ALLERGY, RESPIRATORY
Air Quality Better in Northeast, Midwest
Obesity May Raise Kids' Allergy Risk
Asthmatics Who Quit Smoking May Reverse Lung Damage
ALTERNATIVE MEDICINE
Cranberries May Help Prevent Urinary Tract Infections
Acupuncture Eases Breast Cancer Treatment Side Effects
Ginger Can Ease Nausea From Chemotherapy Treatments
ANIMAL CARE
Safe Toys for Dogs
Animals Respond to Acupuncture's Healing Touch
'Comfort Dogs' Come to Emotional Rescue
BONES & JOINTS
Heart Failure Raises Risk of Fractures
Cane Use May Cut Progression of Knee Osteoarthritis
Tequila Plant May Help Fight Bone Loss
CANCER
Yoga Eases Sleep Problems Among Cancer Survivors
Researchers ID Genetic Markers for Esophageal Cancer
Vitamin D Good for Breast Cancer Patients
CAREGIVING
Mom's Smoking May Lead to SIDS
ER Less Likely to Diagnose Stroke in Younger Folks
Baby's Sleep Position May Not Affect Severity of Head Flattening
CIRCULATORY SYSTEM
Salt Boosts Blood Pressure in High-Risk Patients
Bad Marriages Harder on Women's Health
Support Network May Play Role in Benefits of Drinking
COSMETIC
Mouse Study Finds Molecule That Tells Hair to Grow
The Acne Drug Accutane More Than Doubles Depression Risk
Gum Chewing May Cut Craving for Snacks
DENTAL, ORAL
Gum Disease Might Boost Cancer Risk
Biological Product Shows Promise Against Gum Disease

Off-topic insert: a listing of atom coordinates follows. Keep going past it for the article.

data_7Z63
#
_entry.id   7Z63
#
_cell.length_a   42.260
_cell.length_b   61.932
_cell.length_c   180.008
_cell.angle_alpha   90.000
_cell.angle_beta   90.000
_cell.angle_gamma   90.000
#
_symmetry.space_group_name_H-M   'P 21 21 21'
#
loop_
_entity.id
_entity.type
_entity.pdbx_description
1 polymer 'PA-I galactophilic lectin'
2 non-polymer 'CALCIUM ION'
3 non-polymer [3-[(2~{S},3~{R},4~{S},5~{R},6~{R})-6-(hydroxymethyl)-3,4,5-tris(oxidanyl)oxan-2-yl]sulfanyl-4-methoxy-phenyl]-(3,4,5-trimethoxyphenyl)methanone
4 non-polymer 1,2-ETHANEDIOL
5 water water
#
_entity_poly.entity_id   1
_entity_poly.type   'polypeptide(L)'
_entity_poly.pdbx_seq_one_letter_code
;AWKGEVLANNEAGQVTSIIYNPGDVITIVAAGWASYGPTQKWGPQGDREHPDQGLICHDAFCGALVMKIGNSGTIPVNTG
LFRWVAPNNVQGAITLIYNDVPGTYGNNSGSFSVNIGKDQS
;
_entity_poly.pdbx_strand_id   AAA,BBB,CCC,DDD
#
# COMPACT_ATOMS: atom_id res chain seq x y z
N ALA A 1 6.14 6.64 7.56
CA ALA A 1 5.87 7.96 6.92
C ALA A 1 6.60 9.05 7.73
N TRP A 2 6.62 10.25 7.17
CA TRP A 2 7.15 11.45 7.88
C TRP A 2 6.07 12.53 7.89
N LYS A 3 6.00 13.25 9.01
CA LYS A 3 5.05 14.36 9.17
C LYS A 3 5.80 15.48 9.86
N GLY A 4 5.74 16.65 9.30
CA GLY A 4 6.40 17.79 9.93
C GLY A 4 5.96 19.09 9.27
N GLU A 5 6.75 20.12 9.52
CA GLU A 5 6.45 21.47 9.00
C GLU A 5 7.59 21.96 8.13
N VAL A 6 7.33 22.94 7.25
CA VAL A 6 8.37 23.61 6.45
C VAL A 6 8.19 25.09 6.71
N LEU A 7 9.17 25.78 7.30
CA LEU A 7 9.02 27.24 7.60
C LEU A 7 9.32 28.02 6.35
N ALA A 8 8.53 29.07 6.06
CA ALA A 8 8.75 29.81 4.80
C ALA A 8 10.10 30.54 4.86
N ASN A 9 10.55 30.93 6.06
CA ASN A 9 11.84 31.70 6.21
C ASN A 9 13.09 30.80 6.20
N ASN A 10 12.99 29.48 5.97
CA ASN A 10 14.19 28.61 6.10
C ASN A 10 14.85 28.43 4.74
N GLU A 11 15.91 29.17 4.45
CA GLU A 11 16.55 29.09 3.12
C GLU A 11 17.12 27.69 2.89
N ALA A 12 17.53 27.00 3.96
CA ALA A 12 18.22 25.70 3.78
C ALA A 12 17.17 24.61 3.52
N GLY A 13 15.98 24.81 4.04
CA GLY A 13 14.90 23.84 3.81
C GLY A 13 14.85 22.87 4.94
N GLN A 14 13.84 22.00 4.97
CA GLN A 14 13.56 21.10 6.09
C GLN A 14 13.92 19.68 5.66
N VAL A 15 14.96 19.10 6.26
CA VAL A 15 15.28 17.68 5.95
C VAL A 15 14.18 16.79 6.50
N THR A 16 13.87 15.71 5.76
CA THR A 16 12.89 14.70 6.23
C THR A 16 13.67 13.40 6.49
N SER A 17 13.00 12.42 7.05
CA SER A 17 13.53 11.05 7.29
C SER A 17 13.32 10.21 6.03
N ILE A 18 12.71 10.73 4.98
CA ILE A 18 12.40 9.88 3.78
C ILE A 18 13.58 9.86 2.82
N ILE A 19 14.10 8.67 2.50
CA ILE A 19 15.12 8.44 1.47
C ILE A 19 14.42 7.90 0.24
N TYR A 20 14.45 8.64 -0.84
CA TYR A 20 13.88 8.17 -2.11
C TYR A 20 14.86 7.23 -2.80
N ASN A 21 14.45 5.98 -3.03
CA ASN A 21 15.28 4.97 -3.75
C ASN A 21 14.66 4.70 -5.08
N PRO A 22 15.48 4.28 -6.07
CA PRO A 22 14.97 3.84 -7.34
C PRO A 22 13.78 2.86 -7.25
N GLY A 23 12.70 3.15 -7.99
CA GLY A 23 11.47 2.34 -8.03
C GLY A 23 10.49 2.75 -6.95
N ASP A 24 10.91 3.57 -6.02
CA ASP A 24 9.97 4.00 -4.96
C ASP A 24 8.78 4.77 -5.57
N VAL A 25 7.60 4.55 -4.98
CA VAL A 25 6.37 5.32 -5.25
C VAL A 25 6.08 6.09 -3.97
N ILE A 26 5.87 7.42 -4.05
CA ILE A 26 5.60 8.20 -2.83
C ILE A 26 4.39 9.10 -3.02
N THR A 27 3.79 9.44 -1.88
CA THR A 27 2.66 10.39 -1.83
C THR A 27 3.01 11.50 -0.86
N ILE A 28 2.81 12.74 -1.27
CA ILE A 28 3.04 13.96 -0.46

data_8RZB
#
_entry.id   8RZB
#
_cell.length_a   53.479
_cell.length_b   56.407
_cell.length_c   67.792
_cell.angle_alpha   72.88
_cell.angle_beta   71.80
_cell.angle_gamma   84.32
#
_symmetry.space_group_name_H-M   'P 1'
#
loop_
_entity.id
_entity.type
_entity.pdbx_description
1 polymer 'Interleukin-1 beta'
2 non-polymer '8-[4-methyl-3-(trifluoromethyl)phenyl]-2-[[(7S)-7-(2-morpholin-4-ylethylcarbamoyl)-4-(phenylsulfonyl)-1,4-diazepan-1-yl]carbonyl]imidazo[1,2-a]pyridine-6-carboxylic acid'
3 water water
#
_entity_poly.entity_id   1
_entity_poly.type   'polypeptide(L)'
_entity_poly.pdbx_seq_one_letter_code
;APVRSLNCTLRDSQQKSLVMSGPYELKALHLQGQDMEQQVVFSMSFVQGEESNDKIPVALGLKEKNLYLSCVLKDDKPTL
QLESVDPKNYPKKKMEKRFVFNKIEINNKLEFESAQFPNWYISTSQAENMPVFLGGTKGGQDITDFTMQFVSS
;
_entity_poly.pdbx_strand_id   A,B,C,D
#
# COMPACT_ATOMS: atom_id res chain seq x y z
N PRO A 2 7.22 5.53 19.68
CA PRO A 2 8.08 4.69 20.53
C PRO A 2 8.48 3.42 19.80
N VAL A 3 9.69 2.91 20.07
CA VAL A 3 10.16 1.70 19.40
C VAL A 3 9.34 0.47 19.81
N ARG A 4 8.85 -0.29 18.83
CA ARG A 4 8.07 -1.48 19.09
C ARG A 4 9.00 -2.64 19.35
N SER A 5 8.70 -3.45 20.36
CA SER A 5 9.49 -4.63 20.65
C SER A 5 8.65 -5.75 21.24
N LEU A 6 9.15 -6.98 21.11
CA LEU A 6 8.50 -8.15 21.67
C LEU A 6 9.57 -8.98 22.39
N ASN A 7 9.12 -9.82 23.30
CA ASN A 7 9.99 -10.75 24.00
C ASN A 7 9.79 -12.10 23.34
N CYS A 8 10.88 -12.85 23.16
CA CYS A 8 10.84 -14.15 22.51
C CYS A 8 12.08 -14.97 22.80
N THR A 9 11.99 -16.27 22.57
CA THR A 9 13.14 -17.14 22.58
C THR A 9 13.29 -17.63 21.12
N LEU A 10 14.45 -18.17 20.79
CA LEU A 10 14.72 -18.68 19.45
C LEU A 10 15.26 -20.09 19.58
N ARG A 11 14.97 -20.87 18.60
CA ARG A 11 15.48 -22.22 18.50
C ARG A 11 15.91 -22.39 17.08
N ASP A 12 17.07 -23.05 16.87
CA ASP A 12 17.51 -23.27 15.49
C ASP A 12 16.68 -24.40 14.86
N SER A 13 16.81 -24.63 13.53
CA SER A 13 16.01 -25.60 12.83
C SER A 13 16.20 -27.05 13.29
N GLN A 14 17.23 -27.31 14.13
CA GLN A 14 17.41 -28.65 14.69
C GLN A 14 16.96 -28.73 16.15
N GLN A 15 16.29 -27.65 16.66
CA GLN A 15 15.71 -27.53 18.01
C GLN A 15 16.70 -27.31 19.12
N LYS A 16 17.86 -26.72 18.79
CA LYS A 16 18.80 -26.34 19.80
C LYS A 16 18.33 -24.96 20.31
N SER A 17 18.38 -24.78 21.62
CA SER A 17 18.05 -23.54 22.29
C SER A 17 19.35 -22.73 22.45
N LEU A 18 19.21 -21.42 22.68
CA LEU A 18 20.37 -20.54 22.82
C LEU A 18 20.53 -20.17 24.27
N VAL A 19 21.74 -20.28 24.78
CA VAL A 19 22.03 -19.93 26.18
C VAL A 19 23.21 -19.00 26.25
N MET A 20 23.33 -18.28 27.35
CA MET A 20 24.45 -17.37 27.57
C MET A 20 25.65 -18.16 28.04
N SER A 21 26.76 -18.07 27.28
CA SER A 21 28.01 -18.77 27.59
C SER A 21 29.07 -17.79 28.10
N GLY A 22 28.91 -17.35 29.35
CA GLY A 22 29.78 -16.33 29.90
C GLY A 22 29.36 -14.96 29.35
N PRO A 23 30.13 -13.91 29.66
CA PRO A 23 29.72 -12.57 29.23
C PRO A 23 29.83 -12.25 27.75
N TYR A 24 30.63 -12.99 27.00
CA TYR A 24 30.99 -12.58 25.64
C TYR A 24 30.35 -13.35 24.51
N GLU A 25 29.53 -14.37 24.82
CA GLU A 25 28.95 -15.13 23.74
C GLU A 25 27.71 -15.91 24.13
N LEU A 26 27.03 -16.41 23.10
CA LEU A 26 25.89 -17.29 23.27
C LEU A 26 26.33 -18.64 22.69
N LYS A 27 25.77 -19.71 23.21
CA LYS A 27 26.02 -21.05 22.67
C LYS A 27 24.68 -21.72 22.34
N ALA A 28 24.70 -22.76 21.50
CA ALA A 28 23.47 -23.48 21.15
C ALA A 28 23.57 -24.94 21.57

Dental Implants Need More Work Than Root Canals
DIABETES
Vitamin K Slows Insulin Resistance in Older Men
Older Diabetics With Depression Face Higher Death Rate
Strict Blood Sugar Lowering Won't Ease Diabetes Heart Risk
DIET, NUTRITION
Occaisonal Dieting May Cut Breast Cancer, Study Says
Many Kids Don't Need the Vitamins They're Taking
Eat Up, But Eat Healthy This Holiday Season
DISABILITIES
Review Finds Marijuana May Help MS Patients
Could Your Cell Phone Help Shield You From Alzheimer's?
ENVIRONMENTAL HEALTH
Agent Orange Exposure Tied to Prostate Cancer Return
Exhaust From Railroad Diesel Linked to Lung Ailments
Air Pollution Exposure May Slow Fetal Growth
EYE CARE, VISION
Stem Cells Repair Damaged Corneas in Mice
Gene-Transfer Proves Safe for Vision Problem
Statin Drugs Cause Eye Disorders
FITNESS
Resistance Training Boosts Mobility in Knee Arthritis Patients
'Safe' Ozone Levels May Not Be for Some
The 3LS Wellness Program for Reversing Chronic Symptoms and Creating Lasting Health
GASTROINTESTINAL PROBLEMS
Olive Oil May Protect Against Bowel Disease
Intestinal Bacteria Trigger Immune Response
Traditional Nonsurgical GERD Treatments Not Impressive
GENERAL HEALTH
Olde Time Medicine Therapy May Prevent Alcoholic Relapse
Eating Lots Of Vegetables, Olive Oil May Extend Life
Parents Influence Sex Decisions, Hispanic Teens Say
HEAD & NECK
Many Children Will Outgrow Headaches
Zen May Thicken Brain, Thwart Pain
Ski Helmets Encouraged for All
HEALTH & TECHNOLOGY
Imaging Sheds Light on How Acupuncture Works
The Internet Is Becoming One-Stop Shopping for Health Help
Magnet Therapy May Ease Hard-to-Treat Depression
HEARING
Summer Sounds Can Lead to Hearing Loss
Noise Hurts Men's Hearing More, Study Shows
HEART & CARDIOVASCULAR
Potassium-Rich Foods May Cut Stroke, Heart Disease Risk
Fish Oil Supplements Help With Heart Failure
Drinking Your Way to Health? Perhaps Not
INFECTIOUS DISEASE
Dry Weather Boosts Odds of Flu Outbreaks
The HPV Vaccine: Preventative Medicine or Human Sacrifice?
Hand Washing 10 Times a Day May Help Keep Flu Away
INFERTILITY
Obesity May Affect Fertility in Young Womene
KID'S HEALTH